"Completely wrong." "Simply ignorant." "Scientifically incorrect." "Utter Nonsense." "Very odd." These are words scientists have used in the past to describe the nationally televised ramblings of weather forecaster Joe Bastardi, who Fox News hosts from time to time in an apparent effort to dismantle whatever its viewers might know about physics.
When we last saw Joe, he was breaking the news that the world's climate scientists had overlooked the first law of thermodynamics. (He was wrong.) After a thorough round of mockery in the blogosphere, we thought surely Fox would throw away Bastardi's phone number. But here he is on Fox Business this morning, declaring that carbon dioxide "literally cannot cause global warming":
BASTARDI: CO2 cannot cause global warming. I'll tell you why. It doesn't mix well with the atmosphere, for one. For two, its specific gravity is 1 1/2 times that of the rest of the atmosphere. It heats and cools much quicker. Its radiative processes are much different. So it cannot -- it literally cannot cause global warming.
Asked about Bastardi's statements, Kerry Emanuel of MIT said: "Utter rubbish. Sorry to be so direct, but that is just the case." NASA climatologist Gavin Schmidt added: "Bastardi is attempting to throw out 150 years of physics." "He seems very confused," said physicist Richard Muller.
On this week's edition of Environment Matters, Jocelyn Fong and Shauna Theel discuss ExxonMobil's sponsorship of Fox News ventures and climate change misinformation propagated by frequent Fox guest Joe Bastardi.
Fox News and Fox Business Network frequently host Joe Bastardi to comment on climate change. But Bastardi, who is a weather forecaster, not a climate researcher, has made inaccurate claims about climate science on multiple occasions and is not seen by experts as a credible source of climate information.
Those who watched Fox News over the weekend were treated to a brief but ambitious science lesson on "Why CO2 Can't Cause Warming":
Oh boy. Let's take these one at a time.
From the July 21 edition of Fox Business programming:
Loading the player reg...
To celebrate the Fourth of July, Fox & Friends fired up a grill and hosted climate change contrarian Joe Bastardi to mock concerns about global warming. Responding to a New York Times op-ed on ways to lower the carbon footprint of holiday cooking, Bastardi, who is not a scientist, rambled off a familiar list of climate fallacies:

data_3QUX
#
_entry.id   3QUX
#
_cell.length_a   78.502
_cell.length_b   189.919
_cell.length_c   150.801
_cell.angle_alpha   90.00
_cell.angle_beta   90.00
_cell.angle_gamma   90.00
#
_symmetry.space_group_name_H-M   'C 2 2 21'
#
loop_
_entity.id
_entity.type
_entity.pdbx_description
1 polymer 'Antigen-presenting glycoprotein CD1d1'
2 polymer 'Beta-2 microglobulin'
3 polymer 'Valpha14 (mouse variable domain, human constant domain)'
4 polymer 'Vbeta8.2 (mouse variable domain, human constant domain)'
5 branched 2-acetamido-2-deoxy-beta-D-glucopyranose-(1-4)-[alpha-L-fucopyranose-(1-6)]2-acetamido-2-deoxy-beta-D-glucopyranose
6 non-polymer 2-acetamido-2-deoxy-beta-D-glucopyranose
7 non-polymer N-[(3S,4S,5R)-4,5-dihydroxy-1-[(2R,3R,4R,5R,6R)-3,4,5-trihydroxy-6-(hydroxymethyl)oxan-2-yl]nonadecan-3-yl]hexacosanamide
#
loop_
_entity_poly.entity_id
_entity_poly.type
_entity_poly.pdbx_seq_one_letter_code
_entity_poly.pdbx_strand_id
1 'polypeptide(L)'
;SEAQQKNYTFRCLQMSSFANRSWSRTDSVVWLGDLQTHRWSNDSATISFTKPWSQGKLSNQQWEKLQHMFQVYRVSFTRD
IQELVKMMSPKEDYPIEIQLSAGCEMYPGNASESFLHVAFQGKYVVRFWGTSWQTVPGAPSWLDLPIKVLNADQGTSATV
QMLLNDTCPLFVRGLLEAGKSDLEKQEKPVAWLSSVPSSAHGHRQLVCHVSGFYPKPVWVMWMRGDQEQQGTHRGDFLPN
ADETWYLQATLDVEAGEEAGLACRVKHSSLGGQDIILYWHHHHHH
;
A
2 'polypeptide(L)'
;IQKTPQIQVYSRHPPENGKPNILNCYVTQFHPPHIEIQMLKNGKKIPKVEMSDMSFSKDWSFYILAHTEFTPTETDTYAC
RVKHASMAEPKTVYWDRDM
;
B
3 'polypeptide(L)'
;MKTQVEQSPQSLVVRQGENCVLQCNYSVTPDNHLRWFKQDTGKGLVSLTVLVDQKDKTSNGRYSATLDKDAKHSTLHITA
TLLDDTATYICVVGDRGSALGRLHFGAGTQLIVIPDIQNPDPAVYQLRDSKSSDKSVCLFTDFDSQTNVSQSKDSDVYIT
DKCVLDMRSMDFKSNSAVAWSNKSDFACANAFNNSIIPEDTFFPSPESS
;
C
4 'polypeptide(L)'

BASTARDI: It sounds to me like it's the last gasp of a desperate movement because I think they know things are turning around, the overall global temperature and they're trying to grasp at any straw they can get their hands on. The human contribution every year to global - to CO2 - is .09 parts per million. That means if you made a million dollars, which I know you do, you'd be taxed 9 cents on it. Now, if you take the ocean and the atmosphere together, the human contribution is so tiny you can't even measure it.
Contrary to Bastardi's claim, the "tiny" size of the human CO2 contribution tells us nothing about whether those emissions are changing the climate. What matters is how much CO2 concentrations have changed and how that affects the Earth's carbon cycle.
As the Congressional Research Service explains, the release of CO2 from fossil fuel use causes the otherwise balanced carbon cycle to overflow into the atmosphere:
If humans add only a small amount of CO2 to the atmosphere each year, why is that contribution important to global climate change? The answer is that the oceans, vegetation, and soils do not take up carbon released from human activities quickly enough to prevent CO2 concentrations in the atmosphere from increasing. Humans tap the huge pool of fossil carbon for energy, and affect the global carbon cycle by transferring fossil carbon--which took millions of years to accumulate underground--into the atmosphere over a relatively short time span. As a result, the atmosphere contains approximately 35% more CO2 today than prior to the beginning of the industrial revolution. As the CO2 concentration grows it increases the degree to which the atmosphere traps incoming radiation from the sun, which further warms the planet.
Fox & Friends hosted meteorologist and climate skeptic Joe Bastardi to cast doubt on global warming by making several dubious claims, including that El Niño is responsible for warming during the past 30 years. Moreover, Bastardi is not a climate scientist, and previous claims by Bastardi have been criticized by climate experts.